6. I can use paper cups or reusable cups and serve my whole family or I can pour some into a sport bottle for my slugger in the dugout.

7. Most ball park snack bars would be happy to refill your beverage cooler with water and ice for free.

8. Inexpensive- I found mine at Target for under ten bucks

9. Very durable

10. Single carrying handle

Note: I prefer the type of beverage cooler without the spicket at the bottom, they always seem to get leaky.


Like the mantra says, any food can be eaten at your “Car Picnic”, you just need the right food vessels. For under 20 bucks at Sam’s Club I purchased this set of varying sized containers. I know, I know they are plastic. I would much rather serve food in these than glass when on the go. So go to your kitchen right now and clean out your plastic cupboard or drawer, throw away any bowl that is missing a lid, and get it all organized and neat. If you need to, you have my permission to purchase a nice new set of plastic-ware. Be sure to label everything with your name on it.

Food Vessels to Consider:

1. Stainless Steel Thermos for hot items such as soups, pastas, or even hot cocoa and coffee.

2. Plastic wrap

3. Aluminum Foil

4. Waxed paper or Waxed Bags

5. Zipper Topped Bags- all sizes even the “bead” bags for salt and pepper

6. Any Bento container- bento boxes, Mr. or Miss Bento

7. Plastic lidded containers of all sizes


1. An activity bag for children who may not be participating in the sporting event of their other siblings. Fill with pencils, erasers, crayons, markers, tape, paper, coloring books, books, puzzle books, binoculars, card games, and small toys. Also bring everything they need to complete their homework.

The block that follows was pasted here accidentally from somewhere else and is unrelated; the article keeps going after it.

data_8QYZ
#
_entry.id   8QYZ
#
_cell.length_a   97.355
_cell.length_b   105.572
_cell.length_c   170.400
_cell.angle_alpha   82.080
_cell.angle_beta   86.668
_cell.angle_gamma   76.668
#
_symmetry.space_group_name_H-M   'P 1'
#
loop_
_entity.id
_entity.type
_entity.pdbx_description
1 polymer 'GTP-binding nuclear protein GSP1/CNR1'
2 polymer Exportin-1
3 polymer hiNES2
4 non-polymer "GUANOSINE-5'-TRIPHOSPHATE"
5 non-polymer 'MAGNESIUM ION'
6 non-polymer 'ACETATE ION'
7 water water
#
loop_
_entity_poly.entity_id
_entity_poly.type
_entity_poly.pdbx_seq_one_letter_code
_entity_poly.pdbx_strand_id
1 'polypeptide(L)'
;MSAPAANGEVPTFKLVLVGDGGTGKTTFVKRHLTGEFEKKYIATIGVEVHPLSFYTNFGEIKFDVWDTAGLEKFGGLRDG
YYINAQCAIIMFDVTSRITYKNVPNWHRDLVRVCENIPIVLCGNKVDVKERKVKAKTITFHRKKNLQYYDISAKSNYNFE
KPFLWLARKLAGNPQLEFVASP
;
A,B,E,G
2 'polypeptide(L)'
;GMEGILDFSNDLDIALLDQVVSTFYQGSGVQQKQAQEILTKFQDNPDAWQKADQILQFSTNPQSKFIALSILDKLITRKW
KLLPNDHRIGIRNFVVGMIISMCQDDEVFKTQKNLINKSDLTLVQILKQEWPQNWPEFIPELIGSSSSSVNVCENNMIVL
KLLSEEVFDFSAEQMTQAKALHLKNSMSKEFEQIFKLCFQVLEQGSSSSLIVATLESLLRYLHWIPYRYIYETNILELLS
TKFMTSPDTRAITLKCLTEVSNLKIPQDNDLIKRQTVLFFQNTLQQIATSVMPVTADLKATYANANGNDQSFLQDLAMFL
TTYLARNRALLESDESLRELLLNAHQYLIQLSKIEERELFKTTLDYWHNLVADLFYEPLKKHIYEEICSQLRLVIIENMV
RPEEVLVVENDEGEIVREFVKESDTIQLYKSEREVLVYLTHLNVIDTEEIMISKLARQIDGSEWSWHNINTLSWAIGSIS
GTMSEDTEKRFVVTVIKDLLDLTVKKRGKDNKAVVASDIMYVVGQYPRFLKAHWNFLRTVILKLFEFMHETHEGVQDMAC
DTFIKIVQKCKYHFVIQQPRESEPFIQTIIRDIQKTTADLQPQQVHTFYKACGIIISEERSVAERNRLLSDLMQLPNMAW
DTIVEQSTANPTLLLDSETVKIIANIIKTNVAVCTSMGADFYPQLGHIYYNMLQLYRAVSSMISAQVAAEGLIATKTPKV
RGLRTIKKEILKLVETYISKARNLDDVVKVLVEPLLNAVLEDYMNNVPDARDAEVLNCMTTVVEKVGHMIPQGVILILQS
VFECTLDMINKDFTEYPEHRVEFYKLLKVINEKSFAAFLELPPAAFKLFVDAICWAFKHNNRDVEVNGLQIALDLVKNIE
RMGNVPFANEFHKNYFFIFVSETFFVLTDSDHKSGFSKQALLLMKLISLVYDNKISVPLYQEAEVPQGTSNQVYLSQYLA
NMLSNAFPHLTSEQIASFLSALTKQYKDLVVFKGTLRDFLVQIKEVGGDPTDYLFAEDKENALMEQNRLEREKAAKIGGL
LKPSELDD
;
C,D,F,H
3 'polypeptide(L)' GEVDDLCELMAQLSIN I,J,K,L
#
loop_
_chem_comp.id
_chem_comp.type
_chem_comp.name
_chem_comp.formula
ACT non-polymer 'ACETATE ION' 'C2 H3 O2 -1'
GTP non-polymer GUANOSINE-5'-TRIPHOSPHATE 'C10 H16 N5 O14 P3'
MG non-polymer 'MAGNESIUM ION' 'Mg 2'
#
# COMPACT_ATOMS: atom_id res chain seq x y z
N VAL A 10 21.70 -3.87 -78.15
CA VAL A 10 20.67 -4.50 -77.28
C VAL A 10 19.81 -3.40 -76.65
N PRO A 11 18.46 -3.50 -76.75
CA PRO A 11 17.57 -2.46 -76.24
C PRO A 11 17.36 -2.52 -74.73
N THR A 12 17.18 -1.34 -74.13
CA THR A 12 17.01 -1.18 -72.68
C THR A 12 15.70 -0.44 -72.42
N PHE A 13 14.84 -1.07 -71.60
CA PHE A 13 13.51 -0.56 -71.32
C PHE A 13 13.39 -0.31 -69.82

2. A Sharpie Pen- to label all of your child’s equipment, coolers, uniforms, etc.

3. Napkins, paper towels, wipes, hand sanitizer, and toilet paper. Also some old towels to help protect your car from mud, to dry off wet children, or to sit on.

4. Umbrellas, rain ponchos, extra jackets or sweat shirts, maybe even a change of clothes for your little athlete.

5. Folding chairs and/or picnic blanket to eat on or keep warm with.

6. Sun screen, bug spray, Tylenol, well stocked and updated first aid kit, epi pen and bee sting kit if needed, eye drops, sunglasses, hats, ice pack kept frozen in your cooler and emergency phone numbers.

7. Extra zip topped bags and a trash bag

8. Don’t forge the diaper bag it you are still in that mode!

9. Thermos of good, strong hot coffee and the cream and sugar too. We even pack our own mugs! Old ones of course.

10. Also be sure your cell phone is charged and that you have it, your car is gassed up, and you have the car seats and booster seats in your car. There have been many times when we had jumbled the cars around only to find that the wrong person had the car seats.

Bonus Idea- One gallon of water kept in the trunk at all times used to wash off muddy feet, hands, or equipment. This is how Ma bathed us after a day at the beach and the water was always plenty warm from being in the trunk on those hot summer days.

Being prepared for every situation will save you time and money.



The nice thing about the soft cube type cooler is that it can keep a hot 9×13 inch casserole wrapped in a towel hot for a long time. Wrap it in a towel to prevent the lining of your cooler from melting. I find that hot items wrapped in foil then a towel keeps my hot foods pleasantly hot. I do carry pot holders with me to prevent burns. If you place a large piece of stiff cardboard between two casseroles to prevent crushing the bottom one, you may keep a whole meal hot if need be. Preheat any Thermos bottles with hot water before using, this will keep your food or beverages hotter longer.